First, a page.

“I asked a lot of questions for many years. After detailed investigation, I found that lots of things about nuclear sounded scary but actually had no impact or were not a big deal. Nuclear became the obvious right answer for clean energy production and aligned with what I wanted. I became impressed and proud to work there,” says Hoff.   

PG&E are “quietly tolerant” of Hoff’s activism which has included a march to the state capitol Sacramento to testify before the State Lands Commission on why the plant should stay open, local protests and a social media presence.

Finding the support

Nuclear power operators have been slow to back these grassroots nuclear advocates, and to some extent, this has helped lend the activists some third-party credibility.

However, it also means there are little to no resources for organizing and canvasing.

“For Diablo Canyon we saw that a company that owned the plant was not being its biggest champion and we were seeing not only a lack of communication but mainly just silence. Of course, that comes from the 80s antinuclear movement. They thought it was best if they remained silent, and nobody would notice them or come for them,” says Global Director of Stand Up for Nuclear Paris Ortiz-Wines.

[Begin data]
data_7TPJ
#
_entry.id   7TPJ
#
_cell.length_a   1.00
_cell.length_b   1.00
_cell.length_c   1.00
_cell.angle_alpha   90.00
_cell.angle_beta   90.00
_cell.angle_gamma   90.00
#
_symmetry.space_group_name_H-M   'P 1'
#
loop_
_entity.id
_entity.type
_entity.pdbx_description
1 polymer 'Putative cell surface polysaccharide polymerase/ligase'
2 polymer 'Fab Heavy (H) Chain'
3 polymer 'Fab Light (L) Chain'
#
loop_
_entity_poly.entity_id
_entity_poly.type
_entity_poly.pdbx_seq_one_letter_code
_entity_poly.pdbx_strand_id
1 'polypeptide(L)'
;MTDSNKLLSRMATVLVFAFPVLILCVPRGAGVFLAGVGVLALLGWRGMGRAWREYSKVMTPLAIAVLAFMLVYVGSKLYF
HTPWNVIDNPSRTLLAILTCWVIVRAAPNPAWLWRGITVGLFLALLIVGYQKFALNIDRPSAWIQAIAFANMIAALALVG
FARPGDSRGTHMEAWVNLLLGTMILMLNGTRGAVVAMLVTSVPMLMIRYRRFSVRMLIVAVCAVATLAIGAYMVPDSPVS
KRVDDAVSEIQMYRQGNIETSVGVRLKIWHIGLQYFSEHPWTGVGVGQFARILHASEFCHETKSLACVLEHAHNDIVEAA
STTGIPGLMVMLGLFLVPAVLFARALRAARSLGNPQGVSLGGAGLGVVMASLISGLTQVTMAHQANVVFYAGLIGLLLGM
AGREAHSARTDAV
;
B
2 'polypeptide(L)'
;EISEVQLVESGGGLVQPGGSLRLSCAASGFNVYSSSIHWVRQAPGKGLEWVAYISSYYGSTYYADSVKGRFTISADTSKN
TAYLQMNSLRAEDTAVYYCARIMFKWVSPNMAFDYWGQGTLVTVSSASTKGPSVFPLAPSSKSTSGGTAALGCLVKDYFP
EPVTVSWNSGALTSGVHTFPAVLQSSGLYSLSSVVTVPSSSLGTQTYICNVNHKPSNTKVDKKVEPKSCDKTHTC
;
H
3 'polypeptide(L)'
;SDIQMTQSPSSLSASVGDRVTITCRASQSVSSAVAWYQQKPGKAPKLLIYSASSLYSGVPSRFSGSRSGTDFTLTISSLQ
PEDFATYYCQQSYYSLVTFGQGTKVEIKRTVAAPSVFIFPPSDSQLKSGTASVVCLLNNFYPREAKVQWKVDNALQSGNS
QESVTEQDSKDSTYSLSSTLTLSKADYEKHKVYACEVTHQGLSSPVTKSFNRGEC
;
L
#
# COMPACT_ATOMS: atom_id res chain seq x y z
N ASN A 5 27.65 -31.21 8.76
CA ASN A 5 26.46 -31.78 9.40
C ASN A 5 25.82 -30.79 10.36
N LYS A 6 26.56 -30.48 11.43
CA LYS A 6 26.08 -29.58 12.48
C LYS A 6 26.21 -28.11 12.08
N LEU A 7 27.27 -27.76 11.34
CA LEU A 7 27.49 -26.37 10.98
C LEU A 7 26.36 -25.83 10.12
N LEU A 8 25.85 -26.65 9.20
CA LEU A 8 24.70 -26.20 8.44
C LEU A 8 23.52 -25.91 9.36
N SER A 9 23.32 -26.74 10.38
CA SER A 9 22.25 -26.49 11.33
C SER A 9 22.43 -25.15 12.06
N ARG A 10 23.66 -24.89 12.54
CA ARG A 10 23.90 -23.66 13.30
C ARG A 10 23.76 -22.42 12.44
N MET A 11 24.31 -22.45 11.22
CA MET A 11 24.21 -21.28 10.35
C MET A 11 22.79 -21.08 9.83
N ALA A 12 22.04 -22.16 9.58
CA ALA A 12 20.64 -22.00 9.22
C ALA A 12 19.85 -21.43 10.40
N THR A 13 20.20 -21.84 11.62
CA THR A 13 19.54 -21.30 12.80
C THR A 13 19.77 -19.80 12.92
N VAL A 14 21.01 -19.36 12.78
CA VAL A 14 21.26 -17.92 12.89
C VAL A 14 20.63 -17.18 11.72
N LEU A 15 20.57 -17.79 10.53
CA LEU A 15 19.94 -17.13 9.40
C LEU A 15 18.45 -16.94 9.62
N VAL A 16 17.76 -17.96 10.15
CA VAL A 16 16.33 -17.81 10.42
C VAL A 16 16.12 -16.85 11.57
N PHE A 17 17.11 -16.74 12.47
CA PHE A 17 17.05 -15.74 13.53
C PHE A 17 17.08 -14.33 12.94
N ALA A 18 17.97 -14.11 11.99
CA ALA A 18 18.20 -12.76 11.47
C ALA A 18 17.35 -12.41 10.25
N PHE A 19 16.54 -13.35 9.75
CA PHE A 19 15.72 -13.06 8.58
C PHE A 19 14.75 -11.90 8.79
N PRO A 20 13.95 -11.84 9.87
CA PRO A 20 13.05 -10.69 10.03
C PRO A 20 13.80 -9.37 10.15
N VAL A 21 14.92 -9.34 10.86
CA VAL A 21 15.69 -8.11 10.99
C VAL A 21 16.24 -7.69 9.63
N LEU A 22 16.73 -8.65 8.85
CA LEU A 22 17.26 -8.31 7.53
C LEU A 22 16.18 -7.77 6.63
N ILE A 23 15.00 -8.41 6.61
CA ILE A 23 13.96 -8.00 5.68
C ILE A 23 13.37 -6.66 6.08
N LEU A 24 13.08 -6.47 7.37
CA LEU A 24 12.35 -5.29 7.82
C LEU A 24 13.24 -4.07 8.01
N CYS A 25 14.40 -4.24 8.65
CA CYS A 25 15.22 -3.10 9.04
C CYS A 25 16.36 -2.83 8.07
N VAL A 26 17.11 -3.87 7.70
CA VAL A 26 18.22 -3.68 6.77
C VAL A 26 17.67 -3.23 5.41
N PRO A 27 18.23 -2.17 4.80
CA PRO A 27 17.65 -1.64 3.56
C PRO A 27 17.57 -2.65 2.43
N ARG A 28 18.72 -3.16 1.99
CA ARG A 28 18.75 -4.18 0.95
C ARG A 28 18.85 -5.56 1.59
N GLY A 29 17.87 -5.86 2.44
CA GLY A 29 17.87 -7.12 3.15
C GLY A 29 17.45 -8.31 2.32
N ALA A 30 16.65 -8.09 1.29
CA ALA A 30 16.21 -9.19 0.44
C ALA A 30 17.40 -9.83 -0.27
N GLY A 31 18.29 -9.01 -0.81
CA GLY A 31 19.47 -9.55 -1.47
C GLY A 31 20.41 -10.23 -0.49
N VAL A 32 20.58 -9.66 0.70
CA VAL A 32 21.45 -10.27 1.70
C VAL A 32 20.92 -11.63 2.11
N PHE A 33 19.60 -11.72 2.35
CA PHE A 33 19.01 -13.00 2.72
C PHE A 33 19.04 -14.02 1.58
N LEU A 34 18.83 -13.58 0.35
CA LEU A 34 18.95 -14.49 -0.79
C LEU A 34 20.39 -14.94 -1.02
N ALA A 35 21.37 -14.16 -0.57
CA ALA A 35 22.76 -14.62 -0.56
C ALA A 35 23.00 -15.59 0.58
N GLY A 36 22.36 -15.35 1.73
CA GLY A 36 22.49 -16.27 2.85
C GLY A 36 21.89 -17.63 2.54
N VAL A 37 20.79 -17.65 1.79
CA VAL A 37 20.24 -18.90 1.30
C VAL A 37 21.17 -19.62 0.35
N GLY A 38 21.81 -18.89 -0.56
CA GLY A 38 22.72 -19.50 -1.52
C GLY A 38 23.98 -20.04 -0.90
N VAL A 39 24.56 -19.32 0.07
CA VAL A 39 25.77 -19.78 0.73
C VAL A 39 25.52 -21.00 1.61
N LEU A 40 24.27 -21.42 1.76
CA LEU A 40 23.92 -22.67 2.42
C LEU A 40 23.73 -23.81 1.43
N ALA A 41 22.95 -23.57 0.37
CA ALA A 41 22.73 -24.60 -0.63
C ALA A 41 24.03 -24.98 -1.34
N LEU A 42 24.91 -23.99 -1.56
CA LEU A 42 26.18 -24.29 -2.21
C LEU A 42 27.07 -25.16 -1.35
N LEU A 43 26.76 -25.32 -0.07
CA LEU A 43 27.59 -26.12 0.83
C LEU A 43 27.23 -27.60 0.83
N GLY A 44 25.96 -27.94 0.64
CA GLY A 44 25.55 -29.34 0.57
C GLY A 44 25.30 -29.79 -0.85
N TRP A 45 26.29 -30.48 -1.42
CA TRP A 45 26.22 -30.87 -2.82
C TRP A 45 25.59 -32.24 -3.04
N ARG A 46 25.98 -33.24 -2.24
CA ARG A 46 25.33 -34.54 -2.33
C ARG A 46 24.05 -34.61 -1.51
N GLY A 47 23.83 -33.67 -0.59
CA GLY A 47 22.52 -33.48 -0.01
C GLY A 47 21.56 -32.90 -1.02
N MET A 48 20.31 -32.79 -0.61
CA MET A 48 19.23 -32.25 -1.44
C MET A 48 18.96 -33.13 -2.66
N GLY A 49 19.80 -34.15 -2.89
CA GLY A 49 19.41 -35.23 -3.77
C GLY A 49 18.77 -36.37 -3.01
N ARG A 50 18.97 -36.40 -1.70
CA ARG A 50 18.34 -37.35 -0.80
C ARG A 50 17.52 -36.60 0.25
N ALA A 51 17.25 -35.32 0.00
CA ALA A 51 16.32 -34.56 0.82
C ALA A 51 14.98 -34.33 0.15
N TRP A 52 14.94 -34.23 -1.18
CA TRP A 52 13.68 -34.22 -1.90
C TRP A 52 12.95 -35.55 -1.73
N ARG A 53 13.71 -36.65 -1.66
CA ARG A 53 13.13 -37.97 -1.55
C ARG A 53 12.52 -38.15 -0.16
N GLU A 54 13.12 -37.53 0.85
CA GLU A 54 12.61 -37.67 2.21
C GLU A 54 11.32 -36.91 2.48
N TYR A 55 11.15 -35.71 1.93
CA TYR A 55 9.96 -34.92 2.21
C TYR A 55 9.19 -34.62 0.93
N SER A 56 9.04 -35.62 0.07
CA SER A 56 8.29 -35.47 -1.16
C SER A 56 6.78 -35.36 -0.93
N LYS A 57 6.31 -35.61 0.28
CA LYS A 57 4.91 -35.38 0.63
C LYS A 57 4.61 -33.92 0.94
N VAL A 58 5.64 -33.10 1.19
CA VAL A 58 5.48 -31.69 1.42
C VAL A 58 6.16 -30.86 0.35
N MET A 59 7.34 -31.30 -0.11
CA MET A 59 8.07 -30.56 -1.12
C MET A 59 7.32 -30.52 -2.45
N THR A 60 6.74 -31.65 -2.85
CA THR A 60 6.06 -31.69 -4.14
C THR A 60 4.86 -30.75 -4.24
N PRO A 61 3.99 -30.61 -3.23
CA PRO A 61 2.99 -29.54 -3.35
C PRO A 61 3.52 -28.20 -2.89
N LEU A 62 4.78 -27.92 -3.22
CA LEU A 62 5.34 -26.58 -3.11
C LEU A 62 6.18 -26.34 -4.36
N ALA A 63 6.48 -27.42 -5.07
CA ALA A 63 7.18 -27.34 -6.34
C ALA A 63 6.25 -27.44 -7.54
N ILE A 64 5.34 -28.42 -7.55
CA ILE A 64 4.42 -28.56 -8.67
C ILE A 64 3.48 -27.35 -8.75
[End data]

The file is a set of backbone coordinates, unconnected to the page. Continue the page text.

Shellenberger’s Environmental Progress was one of the founding members of Stand up for Nuclear which became independent in 2020 and now is a Mothers for Nuclear project which acts as their fiscal sponsor.

The group operates through Patreon donations and is self-funded through volunteers.

Ortiz-Wine says she’d like support from the leading nuclear power companies but admits that they also are learning how to discuss their own technologies in a way that doesn’t scare the general public.

“They hire these expensive communications teams to come in and to brand nuclear and sometimes it just doesn’t work and sometimes it does more harm than good,” she says of industry efforts to sell themselves.

“The industry should actively listen to those on the ground by speaking to individuals and going to conferences, trying to get into different spaces, see how we’ve done it and learn from us, and then take that into their own culture and disperse it and make it their own,” she says.

By Paul Day